To SLI or not SLI, that is the real GPU question

Insomnia 58
Insomnia 58

When looking at a GPU for enjoying games as they were intended, there's the decision as to whether or not to go with multiple affordable GPUs or a more expensive single unit. Having NVIDIA cards or AMD cards in SLI and Crossfire configurations can provide increased amounts of power for the buck compared against a single unit solution, but is it actually worth it?

How SLI and Crossfire work by connecting two compatible GPU cards with a bridge on a supported motherboard. SLI is slightly more restrictive — you need to install a pair of the same GPU, but they can be from different manufacturers. For example, you could hook up two GTX 980 Ti cards. As for Crossfire, you can mix up cards part of the same family. For more details on both systems, it's you should check out their corresponding support pages:

Configuring Crossfire and SLI setups can be carried out using either AMD or NVIDIA's control panel. Everything should be configured automatically once SLI or Crossfire is enabled. When firing up a game that supports multiple GPU cards, you should be able to enjoy increased performance compared to having just a single card installed. This is what the two systems are meant to push forward, but unfortunately there are some potential issues.

The Good

Install two GTX 1070s or GTX 1080s and you're packing quite the punch, so long as drivers support the game you wish to play (though increased performance can range from just 10% upwards). If scaling is solid you'll be able to bump settings to maximum and slide your resolution meter up to 4K with some comfortable frame rates.

DirectX 12 is set to change everything with SLI and Crossfire, allowing PC builders to combine more GPUs with increased support implemented by developers. We'd bet that we'll be seeing more support implemented for multiple video cards in the future, especially as more displays move into UHD territory.

The Bad

Insomnia 58

Insomnia PC

A major hurdle with multiple video cards is the support of games themselves. Unfortunately, even though you have multiple GPUs installed, configured correctly and meet all requirements, you may not be able to take full advantage of the extra capacity, depending on support for the title you wish to play. Even in 2016, this is still a problem.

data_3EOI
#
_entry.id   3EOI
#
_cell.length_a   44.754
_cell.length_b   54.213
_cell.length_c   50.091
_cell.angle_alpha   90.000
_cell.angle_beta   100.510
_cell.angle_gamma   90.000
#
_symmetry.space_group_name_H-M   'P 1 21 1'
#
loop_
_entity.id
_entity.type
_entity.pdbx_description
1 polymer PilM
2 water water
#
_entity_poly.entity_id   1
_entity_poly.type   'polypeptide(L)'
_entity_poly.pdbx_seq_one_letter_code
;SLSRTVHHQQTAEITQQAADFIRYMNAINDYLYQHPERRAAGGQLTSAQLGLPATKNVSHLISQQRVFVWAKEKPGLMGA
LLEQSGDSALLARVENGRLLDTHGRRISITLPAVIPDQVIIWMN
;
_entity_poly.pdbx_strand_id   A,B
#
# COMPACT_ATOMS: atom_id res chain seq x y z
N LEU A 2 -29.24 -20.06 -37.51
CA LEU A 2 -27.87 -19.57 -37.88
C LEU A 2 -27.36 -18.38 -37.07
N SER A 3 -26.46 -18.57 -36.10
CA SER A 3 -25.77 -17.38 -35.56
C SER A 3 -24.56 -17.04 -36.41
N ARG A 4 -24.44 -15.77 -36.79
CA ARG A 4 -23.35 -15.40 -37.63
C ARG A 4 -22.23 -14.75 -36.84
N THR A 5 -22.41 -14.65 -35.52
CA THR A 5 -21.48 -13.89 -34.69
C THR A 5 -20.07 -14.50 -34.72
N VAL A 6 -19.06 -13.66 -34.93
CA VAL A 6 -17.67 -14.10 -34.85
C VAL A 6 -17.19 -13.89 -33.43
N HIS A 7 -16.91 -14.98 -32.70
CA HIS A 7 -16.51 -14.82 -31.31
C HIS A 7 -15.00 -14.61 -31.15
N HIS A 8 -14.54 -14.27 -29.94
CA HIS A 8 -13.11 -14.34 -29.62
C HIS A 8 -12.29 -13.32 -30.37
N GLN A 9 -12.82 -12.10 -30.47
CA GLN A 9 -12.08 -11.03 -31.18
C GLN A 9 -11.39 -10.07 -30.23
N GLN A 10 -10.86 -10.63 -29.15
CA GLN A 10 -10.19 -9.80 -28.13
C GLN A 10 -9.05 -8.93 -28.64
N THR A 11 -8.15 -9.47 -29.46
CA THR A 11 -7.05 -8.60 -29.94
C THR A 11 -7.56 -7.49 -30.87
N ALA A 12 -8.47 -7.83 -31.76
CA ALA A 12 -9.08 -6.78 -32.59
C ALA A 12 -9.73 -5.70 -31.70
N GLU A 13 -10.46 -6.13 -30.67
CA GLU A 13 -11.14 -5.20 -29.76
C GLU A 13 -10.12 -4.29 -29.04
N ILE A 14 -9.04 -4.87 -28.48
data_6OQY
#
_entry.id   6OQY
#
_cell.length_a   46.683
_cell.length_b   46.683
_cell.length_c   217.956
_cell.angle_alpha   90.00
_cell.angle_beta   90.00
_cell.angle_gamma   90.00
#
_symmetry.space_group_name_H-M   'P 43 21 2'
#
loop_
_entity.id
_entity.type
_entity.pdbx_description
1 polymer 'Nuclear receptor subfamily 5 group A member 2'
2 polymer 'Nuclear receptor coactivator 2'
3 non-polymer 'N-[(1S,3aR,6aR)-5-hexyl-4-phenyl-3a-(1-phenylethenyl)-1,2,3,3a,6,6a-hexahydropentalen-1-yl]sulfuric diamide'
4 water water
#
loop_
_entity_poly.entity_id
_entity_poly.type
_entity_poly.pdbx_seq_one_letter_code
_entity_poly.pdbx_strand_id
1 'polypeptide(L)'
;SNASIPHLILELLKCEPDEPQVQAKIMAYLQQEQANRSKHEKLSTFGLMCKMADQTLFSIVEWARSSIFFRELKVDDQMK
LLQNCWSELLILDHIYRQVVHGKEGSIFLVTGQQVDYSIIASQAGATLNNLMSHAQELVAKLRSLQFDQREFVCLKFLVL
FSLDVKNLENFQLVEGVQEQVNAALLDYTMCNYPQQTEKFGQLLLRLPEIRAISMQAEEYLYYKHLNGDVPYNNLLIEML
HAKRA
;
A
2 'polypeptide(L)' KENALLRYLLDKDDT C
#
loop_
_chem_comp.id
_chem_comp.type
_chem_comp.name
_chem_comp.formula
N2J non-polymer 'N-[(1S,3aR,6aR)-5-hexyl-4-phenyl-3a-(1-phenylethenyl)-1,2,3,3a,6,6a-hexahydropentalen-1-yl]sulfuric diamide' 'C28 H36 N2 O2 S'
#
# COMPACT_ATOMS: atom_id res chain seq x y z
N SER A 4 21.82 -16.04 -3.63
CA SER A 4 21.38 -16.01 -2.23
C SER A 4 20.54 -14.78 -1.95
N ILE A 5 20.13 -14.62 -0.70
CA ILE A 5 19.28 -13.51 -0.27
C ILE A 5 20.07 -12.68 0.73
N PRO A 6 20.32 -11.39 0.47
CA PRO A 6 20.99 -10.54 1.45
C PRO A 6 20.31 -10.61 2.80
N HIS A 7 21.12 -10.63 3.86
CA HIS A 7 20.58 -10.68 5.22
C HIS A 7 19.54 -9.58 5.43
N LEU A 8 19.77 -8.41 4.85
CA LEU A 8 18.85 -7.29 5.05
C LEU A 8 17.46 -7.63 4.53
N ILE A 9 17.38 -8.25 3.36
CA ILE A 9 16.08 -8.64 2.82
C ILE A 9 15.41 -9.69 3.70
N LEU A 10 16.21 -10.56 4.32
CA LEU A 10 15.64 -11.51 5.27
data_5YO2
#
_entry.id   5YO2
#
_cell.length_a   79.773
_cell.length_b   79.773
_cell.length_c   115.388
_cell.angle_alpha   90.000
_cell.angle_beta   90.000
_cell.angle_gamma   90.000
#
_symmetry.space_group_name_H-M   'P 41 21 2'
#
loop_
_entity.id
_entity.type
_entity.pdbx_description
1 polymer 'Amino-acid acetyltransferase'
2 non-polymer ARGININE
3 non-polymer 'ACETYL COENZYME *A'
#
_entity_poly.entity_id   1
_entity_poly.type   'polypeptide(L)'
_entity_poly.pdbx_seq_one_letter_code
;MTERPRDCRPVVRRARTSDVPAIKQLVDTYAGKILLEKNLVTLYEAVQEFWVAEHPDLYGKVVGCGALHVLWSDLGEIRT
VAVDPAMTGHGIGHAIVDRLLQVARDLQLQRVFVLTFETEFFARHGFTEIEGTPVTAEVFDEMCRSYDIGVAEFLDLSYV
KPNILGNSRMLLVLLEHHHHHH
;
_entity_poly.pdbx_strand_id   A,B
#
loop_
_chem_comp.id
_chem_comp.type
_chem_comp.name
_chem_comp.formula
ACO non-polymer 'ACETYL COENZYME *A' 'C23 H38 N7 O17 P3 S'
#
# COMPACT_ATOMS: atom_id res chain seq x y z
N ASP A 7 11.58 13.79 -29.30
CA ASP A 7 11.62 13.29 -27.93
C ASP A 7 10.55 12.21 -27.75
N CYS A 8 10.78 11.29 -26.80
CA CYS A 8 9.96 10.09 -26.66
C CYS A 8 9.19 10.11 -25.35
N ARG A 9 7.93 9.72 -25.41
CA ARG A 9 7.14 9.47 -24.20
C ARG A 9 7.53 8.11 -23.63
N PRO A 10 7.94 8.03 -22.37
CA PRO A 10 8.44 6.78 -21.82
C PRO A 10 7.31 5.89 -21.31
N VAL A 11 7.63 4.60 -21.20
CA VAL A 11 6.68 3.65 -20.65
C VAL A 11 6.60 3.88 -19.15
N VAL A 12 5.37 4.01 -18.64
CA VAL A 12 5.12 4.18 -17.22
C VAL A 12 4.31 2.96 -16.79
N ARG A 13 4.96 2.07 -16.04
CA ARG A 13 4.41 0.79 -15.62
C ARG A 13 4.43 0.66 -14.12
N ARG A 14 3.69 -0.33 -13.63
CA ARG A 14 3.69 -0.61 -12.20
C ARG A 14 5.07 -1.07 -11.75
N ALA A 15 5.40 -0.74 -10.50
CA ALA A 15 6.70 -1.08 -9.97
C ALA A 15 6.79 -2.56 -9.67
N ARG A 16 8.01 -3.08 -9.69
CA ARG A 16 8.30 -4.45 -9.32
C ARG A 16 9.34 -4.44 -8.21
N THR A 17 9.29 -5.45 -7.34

GPUs draw power and produce some serious amounts of heat while under load. This can cause problems with heat management inside the chassis, but throw another card into the mix and you're doubling the output of warm air. Should you have a lack of cooling with a single card installed, you may need to look at improving flow with more fans or possibly invest in a water cooling solution.

Much like heat, more power is required for multiple cards. We generally recommend a 500W power supply for a single GPU-powered system. Having two cards installed will require more electricity and thus you'd probably want to bump your power supply up to at least a 750W unit from a reputable brand. Lastly, you may encounter an issue with stuttering and frame pacing, which could actually provide a less than consistent experience. Not what you'd expect from multiple cards.


I'd always go for a single more powerful card than forking out for two less powerful solutions. I understand that not everyone is lucky enough to be in the position to purchase a GTX 1080, but having an immense amount of power in a single unit is better for game support, heat management, and lower power costs. That said, if you wish for your computer to look even more bad ass than it already is, throwing another of the best graphics card options into the chassis is a great upgrade.

At the end of the day, buying a more powerful GPU means you can always get another and upgrade to SLI and Crossfire at a later stage. But what are your thoughts on multiple GPUs? Sound off in the comments if you're rocking two cards!

Rich Edmonds
Senior Editor, PC Build

Rich Edmonds was formerly a Senior Editor of PC hardware at Windows Central, covering everything related to PC components and NAS. He's been involved in technology for more than a decade and knows a thing or two about the magic inside a PC chassis. You can follow him on Twitter at @RichEdmonds.